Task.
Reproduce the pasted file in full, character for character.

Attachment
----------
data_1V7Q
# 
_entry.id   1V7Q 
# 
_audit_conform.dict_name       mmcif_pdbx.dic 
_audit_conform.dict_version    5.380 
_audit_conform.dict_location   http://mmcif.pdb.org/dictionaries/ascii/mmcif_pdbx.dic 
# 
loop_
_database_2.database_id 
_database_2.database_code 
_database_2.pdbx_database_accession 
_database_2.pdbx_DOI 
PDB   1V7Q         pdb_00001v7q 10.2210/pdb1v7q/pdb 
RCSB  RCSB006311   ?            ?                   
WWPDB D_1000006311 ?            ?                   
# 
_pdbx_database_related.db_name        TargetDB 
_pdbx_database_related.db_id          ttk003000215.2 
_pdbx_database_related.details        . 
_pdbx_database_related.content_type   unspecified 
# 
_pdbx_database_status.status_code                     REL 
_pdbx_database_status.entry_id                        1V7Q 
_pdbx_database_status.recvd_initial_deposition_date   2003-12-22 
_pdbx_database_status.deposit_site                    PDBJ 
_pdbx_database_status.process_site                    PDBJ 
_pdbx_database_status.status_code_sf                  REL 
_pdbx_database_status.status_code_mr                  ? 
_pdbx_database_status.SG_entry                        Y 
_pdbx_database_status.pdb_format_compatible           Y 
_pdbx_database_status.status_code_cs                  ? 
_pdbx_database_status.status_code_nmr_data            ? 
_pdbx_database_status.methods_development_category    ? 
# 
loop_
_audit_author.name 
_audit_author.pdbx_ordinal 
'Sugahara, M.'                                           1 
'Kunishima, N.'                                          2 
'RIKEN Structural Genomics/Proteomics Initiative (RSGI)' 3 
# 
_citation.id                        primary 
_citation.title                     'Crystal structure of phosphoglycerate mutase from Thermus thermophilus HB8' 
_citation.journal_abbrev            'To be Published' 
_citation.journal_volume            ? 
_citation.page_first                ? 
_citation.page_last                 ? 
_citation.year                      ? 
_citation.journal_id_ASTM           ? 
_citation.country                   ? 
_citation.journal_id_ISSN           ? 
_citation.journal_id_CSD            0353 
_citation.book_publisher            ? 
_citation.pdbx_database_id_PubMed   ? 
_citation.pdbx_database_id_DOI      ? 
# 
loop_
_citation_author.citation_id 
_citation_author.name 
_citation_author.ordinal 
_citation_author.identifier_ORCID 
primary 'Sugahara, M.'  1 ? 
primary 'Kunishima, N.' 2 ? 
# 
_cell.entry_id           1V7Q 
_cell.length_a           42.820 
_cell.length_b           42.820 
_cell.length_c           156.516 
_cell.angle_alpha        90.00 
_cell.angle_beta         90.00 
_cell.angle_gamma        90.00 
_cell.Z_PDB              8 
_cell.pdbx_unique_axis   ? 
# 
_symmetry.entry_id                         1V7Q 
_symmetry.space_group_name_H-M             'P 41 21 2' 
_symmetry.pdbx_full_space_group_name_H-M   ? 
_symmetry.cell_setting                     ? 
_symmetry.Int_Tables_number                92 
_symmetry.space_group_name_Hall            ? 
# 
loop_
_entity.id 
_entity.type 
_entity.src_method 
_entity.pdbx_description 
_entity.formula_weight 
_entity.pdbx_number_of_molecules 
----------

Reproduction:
data_1V7Q
# 
_entry.id   1V7Q 
# 
_audit_conform.dict_name       mmcif_pdbx.dic 
_audit_conform.dict_version    5.380 
_audit_conform.dict_location   http://mmcif.pdb.org/dictionaries/ascii/mmcif_pdbx.dic 
# 
loop_
_database_2.database_id 
_database_2.database_code 
_database_2.pdbx_database_accession 
_database_2.pdbx_DOI 
PDB   1V7Q         pdb_00001v7q 10.2210/pdb1v7q/pdb 
RCSB  RCSB006311   ?            ?                   
WWPDB D_1000006311 ?            ?                   
# 
_pdbx_database_related.db_name        TargetDB 
_pdbx_database_related.db_id          ttk003000215.2 
_pdbx_database_related.details        . 
_pdbx_database_related.content_type   unspecified 
# 
_pdbx_database_status.status_code                     REL 
_pdbx_database_status.entry_id                        1V7Q 
_pdbx_database_status.recvd_initial_deposition_date   2003-12-22 
_pdbx_database_status.deposit_site                    PDBJ 
_pdbx_database_status.process_site                    PDBJ 
_pdbx_database_status.status_code_sf                  REL 
_pdbx_database_status.status_code_mr                  ? 
_pdbx_database_status.SG_entry                        Y 
_pdbx_database_status.pdb_format_compatible           Y 
_pdbx_database_status.status_code_cs                  ? 
_pdbx_database_status.status_code_nmr_data            ? 
_pdbx_database_status.methods_development_category    ? 
# 
loop_
_audit_author.name 
_audit_author.pdbx_ordinal 
'Sugahara, M.'                                           1 
'Kunishima, N.'                                          2 
'RIKEN Structural Genomics/Proteomics Initiative (RSGI)' 3 
# 
_citation.id                        primary 
_citation.title                     'Crystal structure of phosphoglycerate mutase from Thermus thermophilus HB8' 
_citation.journal_abbrev            'To be Published' 
_citation.journal_volume            ? 
_citation.page_first                ? 
_citation.page_last                 ? 
_citation.year                      ? 
_citation.journal_id_ASTM           ? 
_citation.country                   ? 
_citation.journal_id_ISSN           ? 
_citation.journal_id_CSD            0353 
_citation.book_publisher            ? 
_citation.pdbx_database_id_PubMed   ? 
_citation.pdbx_database_id_DOI      ? 
# 
loop_
_citation_author.citation_id 
_citation_author.name 
_citation_author.ordinal 
_citation_author.identifier_ORCID 
primary 'Sugahara, M.'  1 ? 
primary 'Kunishima, N.' 2 ? 
# 
_cell.entry_id           1V7Q 
_cell.length_a           42.820 
_cell.length_b           42.820 
_cell.length_c           156.516 
_cell.angle_alpha        90.00 
_cell.angle_beta         90.00 
_cell.angle_gamma        90.00 
_cell.Z_PDB              8 
_cell.pdbx_unique_axis   ? 
# 
_symmetry.entry_id                         1V7Q 
_symmetry.space_group_name_H-M             'P 41 21 2' 
_symmetry.pdbx_full_space_group_name_H-M   ? 
_symmetry.cell_setting                     ? 
_symmetry.Int_Tables_number                92 
_symmetry.space_group_name_Hall            ? 
# 
loop_
_entity.id 
_entity.type 
_entity.src_method 
_entity.pdbx_description 
_entity.formula_weight 
_entity.pdbx_number_of_molecules 